I have a torrentbox. The special thing about this torrent box is that it's custom built, it has Windows 7 installed and I have full control over it using TightVNC. At the moment I'm using uTorrent WebUI and FTP do download the files. But I'm thinking - When I download a 1,5 hour long video in 30 minutes, wouldn't it be theoretically possible to just WATCH the movie directly from the torrentbox? Obviously this can't be dont using FTP since it makes you download the entire file, BUT:
Is there some other way to fool your OS into thinking that this is a local folder, and get media players like VLC or GOM player to play video files directly? This would be a monumental time- and space saver for me.(I have both Windows and Linux Mint on my PCs)
I use deluge and it worked for a while then randomly I got this error message when trying to download a .torrent file:"/tmp/Manchester_Orchestra___I_m_Like_A_Virgin_Losing_A_ ___-1.torrent could not be opened, because an unknown error occurred.Try saving to disk first and then opening the file."
There is an udp video stream accessible only on the local network, but I need to access it outside of the network. I have Linux machine (multiple actually) with root access.There is a small utility that makes the stream accessible on the local machine on port 1234.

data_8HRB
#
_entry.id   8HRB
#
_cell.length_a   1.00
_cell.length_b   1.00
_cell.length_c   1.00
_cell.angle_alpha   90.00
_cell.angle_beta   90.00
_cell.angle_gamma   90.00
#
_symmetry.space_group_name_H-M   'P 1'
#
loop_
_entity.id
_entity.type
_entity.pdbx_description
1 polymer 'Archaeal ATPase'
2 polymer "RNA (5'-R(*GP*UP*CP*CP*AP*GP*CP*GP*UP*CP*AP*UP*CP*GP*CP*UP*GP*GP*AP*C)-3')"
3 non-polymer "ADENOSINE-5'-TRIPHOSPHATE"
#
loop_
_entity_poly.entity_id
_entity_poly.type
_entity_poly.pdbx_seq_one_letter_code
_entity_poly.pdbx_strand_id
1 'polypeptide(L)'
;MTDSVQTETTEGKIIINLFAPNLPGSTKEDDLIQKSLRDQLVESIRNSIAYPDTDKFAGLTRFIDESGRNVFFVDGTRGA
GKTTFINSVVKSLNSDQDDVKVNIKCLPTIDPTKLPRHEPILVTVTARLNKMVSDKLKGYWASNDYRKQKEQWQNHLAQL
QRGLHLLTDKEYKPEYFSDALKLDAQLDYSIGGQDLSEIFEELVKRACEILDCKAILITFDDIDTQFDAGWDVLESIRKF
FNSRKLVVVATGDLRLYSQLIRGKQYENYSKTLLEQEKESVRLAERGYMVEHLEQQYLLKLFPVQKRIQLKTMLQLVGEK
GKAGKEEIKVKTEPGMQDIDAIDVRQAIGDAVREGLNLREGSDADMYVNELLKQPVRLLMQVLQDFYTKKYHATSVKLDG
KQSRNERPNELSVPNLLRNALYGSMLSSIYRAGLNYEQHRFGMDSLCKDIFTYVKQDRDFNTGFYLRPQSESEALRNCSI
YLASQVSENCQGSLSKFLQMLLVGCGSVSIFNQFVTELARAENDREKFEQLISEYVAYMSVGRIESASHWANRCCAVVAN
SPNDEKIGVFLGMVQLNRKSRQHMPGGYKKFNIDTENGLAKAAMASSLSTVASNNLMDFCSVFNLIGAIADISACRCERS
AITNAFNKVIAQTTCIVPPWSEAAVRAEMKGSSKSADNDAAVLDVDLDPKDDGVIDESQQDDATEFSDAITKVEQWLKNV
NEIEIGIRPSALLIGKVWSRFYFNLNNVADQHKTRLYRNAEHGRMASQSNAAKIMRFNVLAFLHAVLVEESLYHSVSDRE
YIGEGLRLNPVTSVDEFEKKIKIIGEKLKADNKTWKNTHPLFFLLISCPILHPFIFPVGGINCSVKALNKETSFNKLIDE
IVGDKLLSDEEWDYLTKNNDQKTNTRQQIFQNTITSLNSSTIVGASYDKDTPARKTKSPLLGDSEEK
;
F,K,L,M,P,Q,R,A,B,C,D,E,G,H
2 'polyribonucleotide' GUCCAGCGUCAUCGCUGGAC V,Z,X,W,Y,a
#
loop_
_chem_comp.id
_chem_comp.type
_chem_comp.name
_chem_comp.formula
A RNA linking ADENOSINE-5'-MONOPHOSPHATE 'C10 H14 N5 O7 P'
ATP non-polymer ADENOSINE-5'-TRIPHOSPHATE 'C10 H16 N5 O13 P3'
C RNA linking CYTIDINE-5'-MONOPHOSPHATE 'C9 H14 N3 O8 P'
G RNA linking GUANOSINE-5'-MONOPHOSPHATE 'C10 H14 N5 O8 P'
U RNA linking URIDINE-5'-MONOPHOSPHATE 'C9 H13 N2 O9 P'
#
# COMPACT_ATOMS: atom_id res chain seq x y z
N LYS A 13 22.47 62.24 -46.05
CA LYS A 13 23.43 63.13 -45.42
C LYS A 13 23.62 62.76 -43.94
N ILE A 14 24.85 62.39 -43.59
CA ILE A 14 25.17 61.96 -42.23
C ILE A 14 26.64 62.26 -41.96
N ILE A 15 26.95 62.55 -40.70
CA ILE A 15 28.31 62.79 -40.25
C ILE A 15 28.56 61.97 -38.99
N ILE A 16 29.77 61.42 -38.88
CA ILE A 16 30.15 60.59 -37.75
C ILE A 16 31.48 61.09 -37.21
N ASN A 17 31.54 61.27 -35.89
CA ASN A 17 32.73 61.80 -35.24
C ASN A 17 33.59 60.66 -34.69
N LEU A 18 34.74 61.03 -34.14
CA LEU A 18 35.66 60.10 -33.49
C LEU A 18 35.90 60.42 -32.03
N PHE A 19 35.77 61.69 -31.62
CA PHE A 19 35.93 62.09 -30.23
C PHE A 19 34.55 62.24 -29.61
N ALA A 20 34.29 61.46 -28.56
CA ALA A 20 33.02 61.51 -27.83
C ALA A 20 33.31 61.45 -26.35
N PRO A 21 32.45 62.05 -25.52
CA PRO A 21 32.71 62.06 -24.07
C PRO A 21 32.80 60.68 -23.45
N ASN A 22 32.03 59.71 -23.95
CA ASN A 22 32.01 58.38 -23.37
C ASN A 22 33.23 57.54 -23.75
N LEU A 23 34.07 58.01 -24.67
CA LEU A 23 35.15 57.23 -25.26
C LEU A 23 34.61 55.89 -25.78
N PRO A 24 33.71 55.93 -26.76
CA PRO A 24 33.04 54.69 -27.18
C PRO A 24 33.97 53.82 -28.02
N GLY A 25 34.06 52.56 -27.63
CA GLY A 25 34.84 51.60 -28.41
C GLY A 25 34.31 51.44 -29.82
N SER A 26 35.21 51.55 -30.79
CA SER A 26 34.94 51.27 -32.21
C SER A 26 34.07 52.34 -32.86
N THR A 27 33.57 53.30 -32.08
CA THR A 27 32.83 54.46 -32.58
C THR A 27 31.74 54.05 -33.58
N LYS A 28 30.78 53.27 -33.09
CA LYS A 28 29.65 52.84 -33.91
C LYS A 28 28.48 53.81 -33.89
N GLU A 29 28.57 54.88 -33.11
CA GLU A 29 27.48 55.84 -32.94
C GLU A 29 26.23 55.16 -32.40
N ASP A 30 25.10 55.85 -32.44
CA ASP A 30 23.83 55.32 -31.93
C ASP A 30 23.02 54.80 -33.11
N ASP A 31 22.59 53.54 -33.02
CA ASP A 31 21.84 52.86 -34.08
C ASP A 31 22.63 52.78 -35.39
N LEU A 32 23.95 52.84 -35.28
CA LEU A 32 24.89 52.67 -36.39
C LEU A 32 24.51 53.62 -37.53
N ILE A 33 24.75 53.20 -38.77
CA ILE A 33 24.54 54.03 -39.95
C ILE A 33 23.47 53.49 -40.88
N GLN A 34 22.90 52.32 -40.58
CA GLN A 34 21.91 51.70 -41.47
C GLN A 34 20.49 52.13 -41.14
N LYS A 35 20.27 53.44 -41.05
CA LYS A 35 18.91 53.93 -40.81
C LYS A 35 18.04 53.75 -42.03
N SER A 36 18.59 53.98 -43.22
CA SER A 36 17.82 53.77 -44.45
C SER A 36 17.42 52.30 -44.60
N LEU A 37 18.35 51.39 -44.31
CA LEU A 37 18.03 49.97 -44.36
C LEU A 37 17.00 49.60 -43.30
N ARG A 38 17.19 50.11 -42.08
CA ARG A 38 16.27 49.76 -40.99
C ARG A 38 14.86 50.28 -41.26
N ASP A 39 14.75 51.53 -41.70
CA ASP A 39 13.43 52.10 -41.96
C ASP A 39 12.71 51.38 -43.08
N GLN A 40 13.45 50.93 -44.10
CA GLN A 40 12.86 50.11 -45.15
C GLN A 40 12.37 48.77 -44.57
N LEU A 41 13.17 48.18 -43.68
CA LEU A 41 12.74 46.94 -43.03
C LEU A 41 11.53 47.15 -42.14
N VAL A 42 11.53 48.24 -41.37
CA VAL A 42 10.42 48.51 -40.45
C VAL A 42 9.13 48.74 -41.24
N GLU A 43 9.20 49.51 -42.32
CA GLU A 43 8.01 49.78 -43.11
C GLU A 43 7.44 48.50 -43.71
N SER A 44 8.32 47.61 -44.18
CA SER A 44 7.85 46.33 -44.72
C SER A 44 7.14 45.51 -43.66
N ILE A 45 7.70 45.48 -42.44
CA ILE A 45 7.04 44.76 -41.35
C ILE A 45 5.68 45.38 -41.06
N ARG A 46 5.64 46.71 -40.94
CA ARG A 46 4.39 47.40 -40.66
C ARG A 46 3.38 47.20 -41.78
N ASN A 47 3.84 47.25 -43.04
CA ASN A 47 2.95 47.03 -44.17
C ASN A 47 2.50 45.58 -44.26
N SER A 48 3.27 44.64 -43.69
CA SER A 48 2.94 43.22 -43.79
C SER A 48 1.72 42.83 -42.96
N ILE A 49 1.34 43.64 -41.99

./ping -h streamserver -p 1234
If I run it I can access the stream using vlc or mplayer.
mplayer udp://@:1234 vlc udp://@:1234
Now, I'm trying to create a port foward from my remote machine and access the port, but it is failing.
I am going to purchase an IC-3030 camera. I want to access the video stream and download it as it happens, but not by using the Edimax-supplied video utility, as the computer will be running Linux. I am unable to find in the user manual whether I can access the stream directly or not. How can I access the video stream directly from an Edimax IC-3030 camera?
setup a media server in Linux which streams video over the internet? Is it easy to do this? I want a server that will actually encode video in real time to allow it to stream over sometimes slow or unreliable networks. Basically, I want a server that works on the internet. I have a directory with a bunch of video files, and want to make this accessible to myself remotely. For other situations, I found great and useful software (such as the PS3 media server). I'd like to find something equally as useful for streaming video over the internet.
I have access to backup server via rsync protocol (only rsync, nothing else). Now, I want to fetch file from there (which is .tar.gz) and pass it directly to tar command, without saving the archive in local filesystem. To visualize, with ssh access I could:
ssh remote_host cat backup.file.tar.gz | tar xzf - And I will get uncompressed backup locally, without actually storing .tar.gz on local machine. Is it possible to achieve when using rsync?